It’s interesting how much having a child affects your life. I’m not just talking about the lack of sleep, the change in your social life, or the mind-numbing boredom that can accompany becoming a parent. Having a child can also really change how you view money and your financial future. How to save money fast is definitely a thought that crosses new parents minds!

Even before my son came along, the hubs and I were always pretty careful with our money. We didn’t carry any debt, saved for a small car payment and our mortgage, and we were generally fairly thrifty. Then we adopted our little Finnigan and we realized how much we could improve the way we handled our finances.

Here are 5 ways becoming a parent has affected the way I think about money…….

We *Finally* Got a Will

While everyone, regardless if they are a parent or not, should have a Last Will – as well as a Healthcare Directive and Power of Attorney – it is infinitely more important once you have a child. Thinking about your mortality and how your death would affect your kid(s) really has the ability to put ants in your pants in regards to getting this done and over with. It’s really no wonder, though, as no one wants to leave their children in the hands of the state, both in regards to their custody as well as the finances needed to support them.

If you have yet to create a will, we highly recommend going with LegalZoom. Starting at just $69, you will get a legally binding, not to mention thorough, document that will protect your estate and your heirs if you pass away. I used LegalZoom to build a will for my aunt and it was incredibly easy and simple. Learn more here!

We Started Saving, Again

Once Finn came along, we really put our back into building up our savings. Under normal circumstances, we would have had a significant amount of money saved up prior to his birth, but that account was drained to pay for his adoption. While it is in everyone’s best interest to have significant savings prior to becoming parents, we are proof that this is not always possible. Therefore, once we paid off his adoption, we became committed to rebuilding our savings and emergency funds.

If you struggle with building and maintaining your savings, consider this handy-dandy budgeting guide Greg and Holly put together. In it, you will see that they encourage everyone to pay themselves first. This means that before paying your bills or allocating spending money, you put money into your savings. It really is a great way to make sure you aren’t skimping on saving for your future.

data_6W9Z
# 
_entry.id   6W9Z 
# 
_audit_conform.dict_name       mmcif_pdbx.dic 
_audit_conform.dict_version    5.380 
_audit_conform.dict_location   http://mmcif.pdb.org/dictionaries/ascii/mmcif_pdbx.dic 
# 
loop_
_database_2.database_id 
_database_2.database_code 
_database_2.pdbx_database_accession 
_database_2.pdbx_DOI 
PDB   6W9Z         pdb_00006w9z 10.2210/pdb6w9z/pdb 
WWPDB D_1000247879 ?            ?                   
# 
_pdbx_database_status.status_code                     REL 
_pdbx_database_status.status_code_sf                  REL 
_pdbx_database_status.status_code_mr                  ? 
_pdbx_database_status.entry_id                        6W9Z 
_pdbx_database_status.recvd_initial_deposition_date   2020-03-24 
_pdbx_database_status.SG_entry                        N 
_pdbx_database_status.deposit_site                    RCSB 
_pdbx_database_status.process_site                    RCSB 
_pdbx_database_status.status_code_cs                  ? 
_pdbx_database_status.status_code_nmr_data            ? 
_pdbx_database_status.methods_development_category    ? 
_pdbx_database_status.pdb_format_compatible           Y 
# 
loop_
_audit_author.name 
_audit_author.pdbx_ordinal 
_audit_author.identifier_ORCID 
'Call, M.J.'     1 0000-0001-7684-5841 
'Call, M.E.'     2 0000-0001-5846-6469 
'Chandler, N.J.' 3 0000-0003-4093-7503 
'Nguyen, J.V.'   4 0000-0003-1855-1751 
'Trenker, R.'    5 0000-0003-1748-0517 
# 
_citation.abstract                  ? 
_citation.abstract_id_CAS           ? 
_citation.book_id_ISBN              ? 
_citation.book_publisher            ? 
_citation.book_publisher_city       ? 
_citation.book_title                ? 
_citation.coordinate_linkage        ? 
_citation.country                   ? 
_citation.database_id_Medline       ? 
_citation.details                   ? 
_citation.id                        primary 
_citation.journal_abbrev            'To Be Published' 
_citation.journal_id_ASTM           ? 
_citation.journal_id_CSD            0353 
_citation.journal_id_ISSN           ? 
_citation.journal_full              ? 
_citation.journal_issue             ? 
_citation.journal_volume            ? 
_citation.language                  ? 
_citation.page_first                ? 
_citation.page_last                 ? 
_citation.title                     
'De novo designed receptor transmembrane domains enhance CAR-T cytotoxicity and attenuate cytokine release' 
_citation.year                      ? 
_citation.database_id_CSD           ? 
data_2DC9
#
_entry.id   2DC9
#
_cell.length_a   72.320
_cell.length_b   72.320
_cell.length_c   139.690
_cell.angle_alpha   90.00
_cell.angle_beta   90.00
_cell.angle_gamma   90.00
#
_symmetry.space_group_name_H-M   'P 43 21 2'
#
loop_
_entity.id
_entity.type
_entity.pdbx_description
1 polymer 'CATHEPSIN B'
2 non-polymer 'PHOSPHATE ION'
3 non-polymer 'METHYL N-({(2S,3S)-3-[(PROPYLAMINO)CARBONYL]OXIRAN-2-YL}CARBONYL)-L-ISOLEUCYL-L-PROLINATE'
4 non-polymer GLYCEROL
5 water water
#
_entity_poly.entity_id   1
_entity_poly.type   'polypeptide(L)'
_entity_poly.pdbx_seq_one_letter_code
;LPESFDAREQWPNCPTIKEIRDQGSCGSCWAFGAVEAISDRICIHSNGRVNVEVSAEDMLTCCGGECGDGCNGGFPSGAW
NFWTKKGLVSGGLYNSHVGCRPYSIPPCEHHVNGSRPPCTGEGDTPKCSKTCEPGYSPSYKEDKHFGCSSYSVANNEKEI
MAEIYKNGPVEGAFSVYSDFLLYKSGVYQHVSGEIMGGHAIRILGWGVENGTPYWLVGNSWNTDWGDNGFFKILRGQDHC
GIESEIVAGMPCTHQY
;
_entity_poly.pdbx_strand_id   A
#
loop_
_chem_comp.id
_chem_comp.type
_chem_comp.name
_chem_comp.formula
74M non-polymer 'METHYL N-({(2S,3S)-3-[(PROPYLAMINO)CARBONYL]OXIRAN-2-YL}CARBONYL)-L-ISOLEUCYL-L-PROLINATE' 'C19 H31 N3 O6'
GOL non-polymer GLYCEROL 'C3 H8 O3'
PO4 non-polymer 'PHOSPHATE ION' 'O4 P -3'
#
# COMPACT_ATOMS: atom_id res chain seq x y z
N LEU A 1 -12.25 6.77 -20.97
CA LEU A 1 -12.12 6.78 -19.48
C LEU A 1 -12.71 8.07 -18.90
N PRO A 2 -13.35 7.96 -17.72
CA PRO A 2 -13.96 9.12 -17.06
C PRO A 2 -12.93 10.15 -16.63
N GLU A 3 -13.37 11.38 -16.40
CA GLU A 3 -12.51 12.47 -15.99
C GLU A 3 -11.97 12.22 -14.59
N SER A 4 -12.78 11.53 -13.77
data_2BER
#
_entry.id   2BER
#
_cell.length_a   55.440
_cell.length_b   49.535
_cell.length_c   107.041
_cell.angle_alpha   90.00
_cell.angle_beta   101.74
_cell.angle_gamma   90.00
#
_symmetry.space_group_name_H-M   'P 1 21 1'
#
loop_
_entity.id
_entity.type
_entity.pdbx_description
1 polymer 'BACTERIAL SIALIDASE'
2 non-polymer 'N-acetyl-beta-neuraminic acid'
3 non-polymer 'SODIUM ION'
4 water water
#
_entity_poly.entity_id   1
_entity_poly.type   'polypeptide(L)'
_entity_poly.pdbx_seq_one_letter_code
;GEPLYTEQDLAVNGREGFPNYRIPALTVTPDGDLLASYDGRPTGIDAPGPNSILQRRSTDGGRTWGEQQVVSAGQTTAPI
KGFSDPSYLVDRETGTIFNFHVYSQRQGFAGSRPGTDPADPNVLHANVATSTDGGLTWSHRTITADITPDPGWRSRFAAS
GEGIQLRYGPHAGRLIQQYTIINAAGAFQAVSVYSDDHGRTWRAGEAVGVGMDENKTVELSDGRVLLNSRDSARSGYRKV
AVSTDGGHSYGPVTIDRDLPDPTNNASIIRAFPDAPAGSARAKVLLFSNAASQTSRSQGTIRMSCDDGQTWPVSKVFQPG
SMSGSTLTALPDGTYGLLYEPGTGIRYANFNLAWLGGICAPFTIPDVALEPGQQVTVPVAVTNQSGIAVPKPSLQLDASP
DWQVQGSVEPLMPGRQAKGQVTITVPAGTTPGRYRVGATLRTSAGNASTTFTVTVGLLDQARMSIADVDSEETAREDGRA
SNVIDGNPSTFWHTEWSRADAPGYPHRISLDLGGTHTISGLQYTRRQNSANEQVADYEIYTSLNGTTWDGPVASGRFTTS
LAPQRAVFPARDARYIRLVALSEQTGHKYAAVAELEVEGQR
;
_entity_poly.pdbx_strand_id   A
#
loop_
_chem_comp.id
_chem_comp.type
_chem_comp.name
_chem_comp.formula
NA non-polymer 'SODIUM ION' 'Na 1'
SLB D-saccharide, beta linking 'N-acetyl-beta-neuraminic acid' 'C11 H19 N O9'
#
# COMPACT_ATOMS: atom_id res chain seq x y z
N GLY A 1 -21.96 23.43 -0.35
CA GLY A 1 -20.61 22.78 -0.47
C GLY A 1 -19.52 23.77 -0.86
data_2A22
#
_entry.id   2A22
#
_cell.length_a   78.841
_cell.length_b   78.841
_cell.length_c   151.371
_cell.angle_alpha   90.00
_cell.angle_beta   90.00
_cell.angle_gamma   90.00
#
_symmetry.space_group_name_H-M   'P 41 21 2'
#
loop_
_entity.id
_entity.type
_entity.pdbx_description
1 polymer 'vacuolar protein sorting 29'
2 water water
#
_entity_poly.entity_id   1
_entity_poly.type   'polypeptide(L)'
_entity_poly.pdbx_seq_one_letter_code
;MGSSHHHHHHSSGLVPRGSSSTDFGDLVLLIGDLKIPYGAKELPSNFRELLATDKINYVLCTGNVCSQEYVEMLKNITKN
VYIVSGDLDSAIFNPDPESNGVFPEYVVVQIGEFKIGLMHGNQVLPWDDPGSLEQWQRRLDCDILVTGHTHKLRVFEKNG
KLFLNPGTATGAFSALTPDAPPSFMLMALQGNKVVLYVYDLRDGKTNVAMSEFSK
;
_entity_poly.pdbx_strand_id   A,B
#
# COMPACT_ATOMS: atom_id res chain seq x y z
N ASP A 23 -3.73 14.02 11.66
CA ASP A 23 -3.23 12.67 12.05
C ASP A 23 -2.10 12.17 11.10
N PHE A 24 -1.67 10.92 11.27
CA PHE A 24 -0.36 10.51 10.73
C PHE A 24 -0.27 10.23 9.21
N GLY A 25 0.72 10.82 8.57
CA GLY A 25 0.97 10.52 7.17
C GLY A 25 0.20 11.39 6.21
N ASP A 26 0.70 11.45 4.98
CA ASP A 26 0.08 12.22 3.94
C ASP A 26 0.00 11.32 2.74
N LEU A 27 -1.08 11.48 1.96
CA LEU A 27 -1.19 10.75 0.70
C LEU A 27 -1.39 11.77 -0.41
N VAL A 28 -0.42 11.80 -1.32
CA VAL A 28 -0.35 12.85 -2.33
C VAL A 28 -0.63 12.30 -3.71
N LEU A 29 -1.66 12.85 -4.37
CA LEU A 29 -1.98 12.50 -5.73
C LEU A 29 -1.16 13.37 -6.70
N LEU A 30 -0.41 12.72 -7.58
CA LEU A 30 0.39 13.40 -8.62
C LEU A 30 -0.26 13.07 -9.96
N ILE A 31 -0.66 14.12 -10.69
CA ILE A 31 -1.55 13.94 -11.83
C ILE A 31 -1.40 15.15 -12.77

We Upped Our Life Insurance

Before becoming parents, we purchased life insurance for both myself and my hubby. The policies would supply our spouse with enough money to pay off the mortgage if one of us were to pass away. Once Finn came along, though, we realized that we would each need a significantly larger policy.

Think about it…. you need a large enough policy to quite literally replace the role of a parent. Not only does that include the money they would bring in to support your household, but it also needs to cover things like daycare or a nanny. Too many people financially struggle trying to raise their children after the death of their spouse, but it doesn’t have to be like that. Use the table below to find a policy that works for you!

 

We Reconsidered Large Purchases

We built our house almost 12 years ago but never put on a deck, so our sliding glass door in our dining room literally leads to a 10 foot drop. Yet, generally, we were OK with that. We aren’t really fans of entertaining and being vegans, we don’t grill very often, so we didn’t need a deck. But once FinnFinn started walking, we realized how fun it would be to have a deck where he could play outside in an enclosed space. So, we started the process of having one built.

Soon after, I was unfortunately laid off from my job. The thought of putting on a deck, even though we had the money in savings, seemed like a risky financial move. If we didn’t have Finn we would have likely gone through with the build, but it would be irresponsible for us to use that money when I have no idea when I will find another job. When you have kids, you really need to consider the long-term, even if it means holding off on a dream or two.

We Reconsidered Small PurchasesBecoming a parent to my little guy has totally changed the way I think about money. How about you? Did having kids affect your relationship with money?

I love myself some Amazon Prime. While I in no way had a spending problem, I used to generally buy whatever I wanted, especially on Amazon. New Crocs? Hell yeah! The newest comedy on DVD? Sold! A case of vegan chocolate? Count me in! Then Finnigan came roaring into our lives and I started paying more attention to wants vs. needs.

One way I make sure I am able to determine if I actually need an item is I leave it in my shopping cart for at least 24 hours. More times than not I don’t end up purchasing and if I do buy it, I feel better about that decision. So I ended up skipping the Crocs and DVD, but I grabbed that case of vegan chocolate because ……..chocolate.

So Worth It

Sure, becoming a parent means you need to make some sacrifices, but the joys my sweet, smooshie Finn brings makes everything worth it. I’m glad that I’m protecting him by being diligent with my finances. I’m glad that he will learn how to be responsible with money from our lead. And, I’m glad that I can give him the life he deserves.

How has becoming a parent changed the way you think about money? We’d love to hear about it in the comments below!Becoming a parent has totally changed the way I think about money. Here are 5 ways my views on money have evolved since becoming a mom.